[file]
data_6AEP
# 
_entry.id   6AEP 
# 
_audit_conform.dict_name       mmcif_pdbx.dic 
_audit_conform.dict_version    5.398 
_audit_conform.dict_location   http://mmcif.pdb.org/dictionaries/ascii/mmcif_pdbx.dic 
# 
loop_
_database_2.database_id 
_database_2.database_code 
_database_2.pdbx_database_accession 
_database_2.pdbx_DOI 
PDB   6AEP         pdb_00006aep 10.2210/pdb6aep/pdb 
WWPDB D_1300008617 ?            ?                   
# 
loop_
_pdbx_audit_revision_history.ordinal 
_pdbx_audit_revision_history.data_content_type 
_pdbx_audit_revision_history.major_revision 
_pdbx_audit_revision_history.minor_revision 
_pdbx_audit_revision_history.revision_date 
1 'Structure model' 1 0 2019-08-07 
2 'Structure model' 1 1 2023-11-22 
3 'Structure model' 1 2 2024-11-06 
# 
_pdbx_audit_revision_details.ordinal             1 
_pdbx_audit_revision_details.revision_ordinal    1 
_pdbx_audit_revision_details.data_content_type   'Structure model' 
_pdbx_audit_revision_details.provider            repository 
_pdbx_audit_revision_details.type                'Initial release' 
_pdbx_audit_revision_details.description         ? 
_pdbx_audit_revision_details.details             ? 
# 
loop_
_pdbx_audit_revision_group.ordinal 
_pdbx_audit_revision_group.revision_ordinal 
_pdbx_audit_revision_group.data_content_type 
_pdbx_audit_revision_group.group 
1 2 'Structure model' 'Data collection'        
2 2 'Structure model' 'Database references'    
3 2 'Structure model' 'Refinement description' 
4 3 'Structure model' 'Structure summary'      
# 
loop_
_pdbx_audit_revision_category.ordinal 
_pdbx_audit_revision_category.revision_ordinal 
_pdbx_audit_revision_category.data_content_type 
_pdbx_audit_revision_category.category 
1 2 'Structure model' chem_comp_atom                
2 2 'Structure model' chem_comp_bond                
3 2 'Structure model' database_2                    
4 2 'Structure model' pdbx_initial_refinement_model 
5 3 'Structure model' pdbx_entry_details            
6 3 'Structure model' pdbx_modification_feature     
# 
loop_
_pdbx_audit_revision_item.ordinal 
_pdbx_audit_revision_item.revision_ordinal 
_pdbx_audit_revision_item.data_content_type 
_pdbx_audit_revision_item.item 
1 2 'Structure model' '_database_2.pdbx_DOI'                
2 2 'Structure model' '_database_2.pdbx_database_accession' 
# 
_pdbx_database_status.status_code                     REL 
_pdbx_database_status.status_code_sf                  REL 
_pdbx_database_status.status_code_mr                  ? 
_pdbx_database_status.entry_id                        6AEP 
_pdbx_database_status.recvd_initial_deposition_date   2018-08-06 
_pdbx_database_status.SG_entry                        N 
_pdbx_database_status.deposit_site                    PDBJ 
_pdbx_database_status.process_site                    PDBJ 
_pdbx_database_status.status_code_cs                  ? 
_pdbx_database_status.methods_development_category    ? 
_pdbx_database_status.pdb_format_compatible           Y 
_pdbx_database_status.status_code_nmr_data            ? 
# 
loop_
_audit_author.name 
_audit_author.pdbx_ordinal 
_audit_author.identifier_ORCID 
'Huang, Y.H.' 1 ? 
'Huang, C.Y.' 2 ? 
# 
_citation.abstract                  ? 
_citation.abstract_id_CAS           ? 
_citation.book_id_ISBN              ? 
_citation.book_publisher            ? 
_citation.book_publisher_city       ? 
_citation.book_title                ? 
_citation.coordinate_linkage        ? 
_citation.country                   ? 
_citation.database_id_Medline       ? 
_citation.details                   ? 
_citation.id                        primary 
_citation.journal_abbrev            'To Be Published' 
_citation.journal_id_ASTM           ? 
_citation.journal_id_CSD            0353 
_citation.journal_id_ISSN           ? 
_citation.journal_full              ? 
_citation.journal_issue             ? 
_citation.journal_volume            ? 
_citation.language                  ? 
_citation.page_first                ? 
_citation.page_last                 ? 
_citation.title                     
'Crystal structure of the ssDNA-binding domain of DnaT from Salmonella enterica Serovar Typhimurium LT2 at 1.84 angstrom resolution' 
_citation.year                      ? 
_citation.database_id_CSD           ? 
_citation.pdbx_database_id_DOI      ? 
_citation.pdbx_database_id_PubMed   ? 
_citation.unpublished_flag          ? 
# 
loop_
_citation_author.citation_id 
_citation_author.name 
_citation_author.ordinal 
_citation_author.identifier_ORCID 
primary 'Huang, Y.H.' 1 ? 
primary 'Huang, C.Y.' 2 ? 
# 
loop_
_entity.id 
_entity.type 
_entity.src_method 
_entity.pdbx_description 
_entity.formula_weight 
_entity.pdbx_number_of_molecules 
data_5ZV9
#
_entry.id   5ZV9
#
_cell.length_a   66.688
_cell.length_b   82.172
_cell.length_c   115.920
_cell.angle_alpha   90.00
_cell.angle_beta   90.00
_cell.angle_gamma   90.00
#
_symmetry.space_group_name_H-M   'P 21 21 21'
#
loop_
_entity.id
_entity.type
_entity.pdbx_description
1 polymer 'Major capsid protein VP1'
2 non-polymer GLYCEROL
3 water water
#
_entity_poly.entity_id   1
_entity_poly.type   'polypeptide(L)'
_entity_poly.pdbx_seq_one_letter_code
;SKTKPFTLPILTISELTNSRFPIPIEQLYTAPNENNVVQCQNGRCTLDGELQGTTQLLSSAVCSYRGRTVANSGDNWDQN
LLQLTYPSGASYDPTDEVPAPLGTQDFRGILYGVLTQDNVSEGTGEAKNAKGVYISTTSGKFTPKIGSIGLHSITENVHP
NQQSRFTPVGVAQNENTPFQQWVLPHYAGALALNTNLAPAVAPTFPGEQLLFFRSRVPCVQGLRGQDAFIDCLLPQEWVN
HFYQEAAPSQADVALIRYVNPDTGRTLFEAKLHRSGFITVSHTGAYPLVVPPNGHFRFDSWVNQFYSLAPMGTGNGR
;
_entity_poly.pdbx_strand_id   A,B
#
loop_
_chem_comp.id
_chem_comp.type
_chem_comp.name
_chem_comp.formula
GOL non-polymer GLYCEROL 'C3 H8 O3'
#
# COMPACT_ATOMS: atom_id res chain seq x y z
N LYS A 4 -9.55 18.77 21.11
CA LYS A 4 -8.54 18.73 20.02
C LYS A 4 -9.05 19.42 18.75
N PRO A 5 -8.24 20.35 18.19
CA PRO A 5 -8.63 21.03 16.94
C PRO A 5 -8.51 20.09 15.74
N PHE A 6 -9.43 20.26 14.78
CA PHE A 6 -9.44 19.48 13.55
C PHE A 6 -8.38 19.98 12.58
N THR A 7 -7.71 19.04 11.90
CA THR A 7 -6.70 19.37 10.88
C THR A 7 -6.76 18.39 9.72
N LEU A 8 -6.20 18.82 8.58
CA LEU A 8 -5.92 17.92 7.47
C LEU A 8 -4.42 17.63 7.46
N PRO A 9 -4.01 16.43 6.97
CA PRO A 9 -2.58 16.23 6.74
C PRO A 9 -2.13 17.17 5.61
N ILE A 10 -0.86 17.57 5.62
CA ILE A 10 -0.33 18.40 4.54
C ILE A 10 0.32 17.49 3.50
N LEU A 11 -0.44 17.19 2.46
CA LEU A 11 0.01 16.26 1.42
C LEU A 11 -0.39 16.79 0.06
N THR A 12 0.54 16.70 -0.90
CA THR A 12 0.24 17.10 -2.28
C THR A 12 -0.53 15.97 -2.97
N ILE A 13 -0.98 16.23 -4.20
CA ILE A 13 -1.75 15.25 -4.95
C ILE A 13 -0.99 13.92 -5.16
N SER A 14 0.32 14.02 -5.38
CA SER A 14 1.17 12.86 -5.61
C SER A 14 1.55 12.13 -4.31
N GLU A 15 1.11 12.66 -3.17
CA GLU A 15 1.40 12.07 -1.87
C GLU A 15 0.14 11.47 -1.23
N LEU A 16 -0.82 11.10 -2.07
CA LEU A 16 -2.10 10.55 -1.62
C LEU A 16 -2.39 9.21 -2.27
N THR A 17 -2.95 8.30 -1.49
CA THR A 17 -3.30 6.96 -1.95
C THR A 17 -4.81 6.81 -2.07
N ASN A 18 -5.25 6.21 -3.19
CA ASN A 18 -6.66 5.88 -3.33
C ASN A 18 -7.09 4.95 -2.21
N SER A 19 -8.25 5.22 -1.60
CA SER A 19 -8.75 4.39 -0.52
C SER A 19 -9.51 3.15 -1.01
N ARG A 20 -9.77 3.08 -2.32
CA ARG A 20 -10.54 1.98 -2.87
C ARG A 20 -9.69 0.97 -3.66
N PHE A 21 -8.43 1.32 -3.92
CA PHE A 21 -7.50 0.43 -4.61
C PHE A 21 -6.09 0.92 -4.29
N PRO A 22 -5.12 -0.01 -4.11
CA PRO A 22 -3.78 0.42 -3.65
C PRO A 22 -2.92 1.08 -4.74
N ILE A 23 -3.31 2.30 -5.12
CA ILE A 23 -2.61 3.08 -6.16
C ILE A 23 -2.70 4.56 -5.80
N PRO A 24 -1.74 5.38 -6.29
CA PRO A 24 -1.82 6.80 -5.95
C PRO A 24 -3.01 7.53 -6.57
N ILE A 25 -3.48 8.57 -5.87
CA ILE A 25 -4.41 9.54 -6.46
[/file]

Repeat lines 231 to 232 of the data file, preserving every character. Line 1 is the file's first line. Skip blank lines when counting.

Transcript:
N ILE A 25 -3.48 8.57 -5.87
CA ILE A 25 -4.41 9.54 -6.46